She said her decision came with much thought, and was not for those angry at the council, but rather for the citizens of Bath. She noted that discussion of the Feb. 6 meeting would be only with the investigator, and that "this is not for us to talk about with people on the street."
Having solicited advice from the Maine Municipal Association and the state attorney general's office on the appointment of an investigator, and with several suggestions in hand, the council voted unanimously Wednesday to have Therriault send a request for proposals to qualified candidates. Submissions will then be brought to the council for consideration.
Earlier in the meeting the City Council unanimously opposed waiving an appraisal for the E.L. Huse Memorial School, a city-owned building on Andrews Street that has been up for sale for five months at $190,000, and which recently received an offer.
The council's decision followed a new policy that governs the sale of city-owned property, which the panel adopted Aug. 7 in the wake of the Mid Coast Center controversy.
But Wischkaemper was not opposed to an appraisal being waived in the Huse School's case, given its length of time on the market, in contrast to the Mid Coast Center, which City Manager Bill Giroux has said was listed with a real estate agent for six days before the city received a full-value offer. Part of the offer was that the property would not be advertised until the City Council had an opportunity, soon afterward, to consider the matter, the manager said.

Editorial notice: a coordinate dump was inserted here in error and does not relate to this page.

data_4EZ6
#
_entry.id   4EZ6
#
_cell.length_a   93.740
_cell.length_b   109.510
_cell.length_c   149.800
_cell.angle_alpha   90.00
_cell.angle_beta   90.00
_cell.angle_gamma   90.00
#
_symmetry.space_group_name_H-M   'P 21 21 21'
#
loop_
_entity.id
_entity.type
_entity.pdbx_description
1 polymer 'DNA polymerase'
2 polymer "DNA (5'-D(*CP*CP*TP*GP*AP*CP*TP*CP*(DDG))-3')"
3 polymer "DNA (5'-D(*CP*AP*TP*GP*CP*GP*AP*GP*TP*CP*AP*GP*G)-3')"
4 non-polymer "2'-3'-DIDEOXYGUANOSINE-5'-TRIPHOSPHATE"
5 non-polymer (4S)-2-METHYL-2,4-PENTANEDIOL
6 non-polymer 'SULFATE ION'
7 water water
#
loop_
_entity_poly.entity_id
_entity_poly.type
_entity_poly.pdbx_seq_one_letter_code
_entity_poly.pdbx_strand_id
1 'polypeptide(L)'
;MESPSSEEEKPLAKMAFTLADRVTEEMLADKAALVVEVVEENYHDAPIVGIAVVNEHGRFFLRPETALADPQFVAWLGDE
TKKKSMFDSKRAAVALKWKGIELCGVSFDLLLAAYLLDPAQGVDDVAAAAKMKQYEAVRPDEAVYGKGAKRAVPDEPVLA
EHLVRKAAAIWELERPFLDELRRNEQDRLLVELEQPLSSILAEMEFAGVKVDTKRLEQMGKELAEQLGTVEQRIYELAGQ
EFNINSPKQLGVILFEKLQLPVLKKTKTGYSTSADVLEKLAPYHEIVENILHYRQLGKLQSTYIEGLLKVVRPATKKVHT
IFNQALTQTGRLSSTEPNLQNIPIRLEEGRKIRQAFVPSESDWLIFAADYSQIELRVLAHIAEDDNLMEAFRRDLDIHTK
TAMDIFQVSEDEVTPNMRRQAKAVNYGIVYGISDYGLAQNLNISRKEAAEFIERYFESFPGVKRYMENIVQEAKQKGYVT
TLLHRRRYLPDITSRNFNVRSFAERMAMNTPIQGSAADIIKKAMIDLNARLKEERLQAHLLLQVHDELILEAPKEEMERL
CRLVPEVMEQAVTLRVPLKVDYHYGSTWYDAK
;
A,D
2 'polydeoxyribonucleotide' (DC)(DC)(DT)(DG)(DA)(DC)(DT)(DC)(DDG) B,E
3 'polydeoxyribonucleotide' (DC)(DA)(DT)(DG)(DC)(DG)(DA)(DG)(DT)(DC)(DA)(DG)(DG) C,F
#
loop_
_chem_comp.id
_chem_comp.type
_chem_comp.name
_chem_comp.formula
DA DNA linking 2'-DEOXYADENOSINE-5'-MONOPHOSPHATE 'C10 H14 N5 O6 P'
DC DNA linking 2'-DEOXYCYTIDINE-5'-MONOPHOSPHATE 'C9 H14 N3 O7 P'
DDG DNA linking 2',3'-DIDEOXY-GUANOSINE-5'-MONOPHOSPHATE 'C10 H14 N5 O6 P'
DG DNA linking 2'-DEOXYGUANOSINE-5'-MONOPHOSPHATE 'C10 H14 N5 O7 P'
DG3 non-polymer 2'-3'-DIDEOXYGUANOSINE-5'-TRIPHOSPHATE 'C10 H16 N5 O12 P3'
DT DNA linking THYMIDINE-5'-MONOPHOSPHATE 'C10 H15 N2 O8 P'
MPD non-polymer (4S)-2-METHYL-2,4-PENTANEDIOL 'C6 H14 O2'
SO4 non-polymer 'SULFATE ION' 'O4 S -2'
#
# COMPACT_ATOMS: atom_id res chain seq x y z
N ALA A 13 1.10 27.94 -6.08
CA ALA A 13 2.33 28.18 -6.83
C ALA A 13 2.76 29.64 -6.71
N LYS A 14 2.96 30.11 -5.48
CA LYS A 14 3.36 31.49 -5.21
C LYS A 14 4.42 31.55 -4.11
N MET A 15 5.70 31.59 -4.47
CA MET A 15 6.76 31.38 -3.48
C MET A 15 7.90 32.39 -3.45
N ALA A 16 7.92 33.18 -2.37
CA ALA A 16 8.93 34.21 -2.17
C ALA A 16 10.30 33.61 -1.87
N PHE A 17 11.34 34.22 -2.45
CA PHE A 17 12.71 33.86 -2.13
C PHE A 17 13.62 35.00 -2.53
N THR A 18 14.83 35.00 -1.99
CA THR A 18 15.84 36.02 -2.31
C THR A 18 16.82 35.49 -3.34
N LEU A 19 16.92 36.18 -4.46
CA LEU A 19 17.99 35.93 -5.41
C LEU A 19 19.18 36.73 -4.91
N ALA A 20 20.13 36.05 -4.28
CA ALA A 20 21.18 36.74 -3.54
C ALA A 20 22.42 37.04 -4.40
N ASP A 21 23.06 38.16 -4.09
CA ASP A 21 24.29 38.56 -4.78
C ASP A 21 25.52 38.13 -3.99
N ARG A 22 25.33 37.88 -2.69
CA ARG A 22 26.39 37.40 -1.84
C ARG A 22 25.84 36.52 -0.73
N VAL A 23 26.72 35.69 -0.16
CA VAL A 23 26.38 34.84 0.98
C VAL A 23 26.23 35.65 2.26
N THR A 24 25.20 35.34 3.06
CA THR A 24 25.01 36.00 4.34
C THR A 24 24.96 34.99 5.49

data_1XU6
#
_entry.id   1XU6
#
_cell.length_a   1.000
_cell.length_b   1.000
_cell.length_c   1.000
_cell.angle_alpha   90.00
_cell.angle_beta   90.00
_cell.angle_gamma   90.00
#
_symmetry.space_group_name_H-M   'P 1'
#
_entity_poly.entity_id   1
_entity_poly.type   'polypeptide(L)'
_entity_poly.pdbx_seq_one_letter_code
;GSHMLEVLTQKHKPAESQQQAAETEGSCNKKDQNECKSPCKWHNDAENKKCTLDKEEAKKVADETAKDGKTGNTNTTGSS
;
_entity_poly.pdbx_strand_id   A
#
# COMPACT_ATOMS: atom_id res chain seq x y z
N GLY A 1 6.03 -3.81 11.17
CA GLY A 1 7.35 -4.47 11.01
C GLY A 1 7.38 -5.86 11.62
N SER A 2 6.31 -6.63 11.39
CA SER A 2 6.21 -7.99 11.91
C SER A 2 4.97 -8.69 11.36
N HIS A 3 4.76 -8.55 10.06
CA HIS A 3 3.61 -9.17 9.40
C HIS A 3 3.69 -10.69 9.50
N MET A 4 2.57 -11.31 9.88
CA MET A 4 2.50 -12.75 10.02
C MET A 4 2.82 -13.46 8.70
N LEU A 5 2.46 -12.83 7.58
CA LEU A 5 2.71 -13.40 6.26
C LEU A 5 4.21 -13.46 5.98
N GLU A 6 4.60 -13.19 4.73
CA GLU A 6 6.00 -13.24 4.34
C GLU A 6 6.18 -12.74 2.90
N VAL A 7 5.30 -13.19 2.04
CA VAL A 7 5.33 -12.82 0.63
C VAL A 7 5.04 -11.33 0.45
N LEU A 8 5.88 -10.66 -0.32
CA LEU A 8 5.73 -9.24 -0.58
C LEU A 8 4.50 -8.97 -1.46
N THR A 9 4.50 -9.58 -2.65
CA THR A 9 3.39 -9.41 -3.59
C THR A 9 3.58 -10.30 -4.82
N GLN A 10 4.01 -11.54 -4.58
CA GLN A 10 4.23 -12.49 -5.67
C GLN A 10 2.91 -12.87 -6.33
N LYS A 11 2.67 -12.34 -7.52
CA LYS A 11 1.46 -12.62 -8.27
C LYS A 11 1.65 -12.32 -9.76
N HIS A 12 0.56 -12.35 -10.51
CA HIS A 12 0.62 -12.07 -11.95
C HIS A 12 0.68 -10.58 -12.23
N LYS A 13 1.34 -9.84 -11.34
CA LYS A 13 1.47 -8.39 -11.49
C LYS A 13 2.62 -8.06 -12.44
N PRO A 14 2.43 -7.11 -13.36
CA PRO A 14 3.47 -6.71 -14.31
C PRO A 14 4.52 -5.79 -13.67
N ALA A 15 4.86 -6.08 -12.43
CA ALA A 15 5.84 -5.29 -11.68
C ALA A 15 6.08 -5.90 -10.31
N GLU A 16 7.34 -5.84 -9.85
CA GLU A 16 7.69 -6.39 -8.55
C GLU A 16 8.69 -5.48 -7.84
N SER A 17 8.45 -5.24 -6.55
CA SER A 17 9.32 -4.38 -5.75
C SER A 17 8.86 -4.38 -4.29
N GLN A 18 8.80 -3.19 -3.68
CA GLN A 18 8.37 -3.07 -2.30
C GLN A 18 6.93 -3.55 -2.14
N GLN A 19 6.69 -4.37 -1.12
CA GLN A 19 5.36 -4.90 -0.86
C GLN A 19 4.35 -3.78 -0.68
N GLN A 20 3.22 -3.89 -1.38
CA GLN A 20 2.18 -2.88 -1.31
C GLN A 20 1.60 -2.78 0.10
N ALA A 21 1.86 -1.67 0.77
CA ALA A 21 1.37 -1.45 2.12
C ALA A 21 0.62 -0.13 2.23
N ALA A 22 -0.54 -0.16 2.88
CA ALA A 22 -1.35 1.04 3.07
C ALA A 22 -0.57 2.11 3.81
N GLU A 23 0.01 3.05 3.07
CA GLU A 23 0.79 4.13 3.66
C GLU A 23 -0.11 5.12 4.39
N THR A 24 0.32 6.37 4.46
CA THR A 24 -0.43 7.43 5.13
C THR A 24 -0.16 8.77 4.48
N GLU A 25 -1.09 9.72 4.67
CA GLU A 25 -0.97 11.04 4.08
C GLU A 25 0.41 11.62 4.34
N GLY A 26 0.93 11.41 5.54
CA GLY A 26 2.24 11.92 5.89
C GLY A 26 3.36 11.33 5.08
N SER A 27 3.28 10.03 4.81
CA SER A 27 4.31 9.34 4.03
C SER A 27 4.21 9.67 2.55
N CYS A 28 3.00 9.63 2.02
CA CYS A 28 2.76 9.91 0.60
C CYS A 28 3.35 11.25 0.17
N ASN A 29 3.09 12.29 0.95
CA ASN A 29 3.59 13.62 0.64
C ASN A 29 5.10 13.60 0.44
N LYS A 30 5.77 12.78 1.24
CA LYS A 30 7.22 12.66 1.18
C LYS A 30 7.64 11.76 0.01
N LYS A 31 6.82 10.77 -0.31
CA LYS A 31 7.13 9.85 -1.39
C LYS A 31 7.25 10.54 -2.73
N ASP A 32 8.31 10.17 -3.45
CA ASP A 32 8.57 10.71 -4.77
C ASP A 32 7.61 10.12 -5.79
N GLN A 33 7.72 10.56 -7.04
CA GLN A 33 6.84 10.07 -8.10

"I would have no objection if you chose not to have an appraisal of this," Wischkaemper said. He noted that some properties clearly have little value, and that given the high price of an appraisal, "it doesn't make sense to exercise that ability to have an appraisal where the cost doesn't give us a decent benefit."
The length of time without an offer, and the $4,000 appraisal expense cited for the property, made an appraisal not worth it, Wischkaemper said. He also noted that if the school were now put up for sale for the first time, he might look at the matter differently.
The Huse School is assessed at $3.4 million, according to the city's online assessing database. "This is a very similar scenario as the (former) hospital," Lockwood said, "again, a building we felt ... was not a building in very good shape. ... I would feel very uncomfortable moving forward without an appraisal, (and) getting a professional opinion. "
After the regular meeting the City Council held a workshop on a tax increment financing agreement being proposed by Bath Iron Works. BIW wants to build a more than 51,000-square-foot outfitting hall, which will be connected to the south end of the existing Ultra Hall, and to construct a two-bay blast/paint building and a combined boiler/compressor building.
The shipyard, which received site plan approvals Tuesday for the projects but still needs contract rezoning approval from the city for the outfitting hall, proposes a 25-year TIF through which the shipyard and city would split tax revenues generated by that building.
The TIF, against which a petition drive gathered 369 signatures last month, could return again to the City Council for further discussion later this month.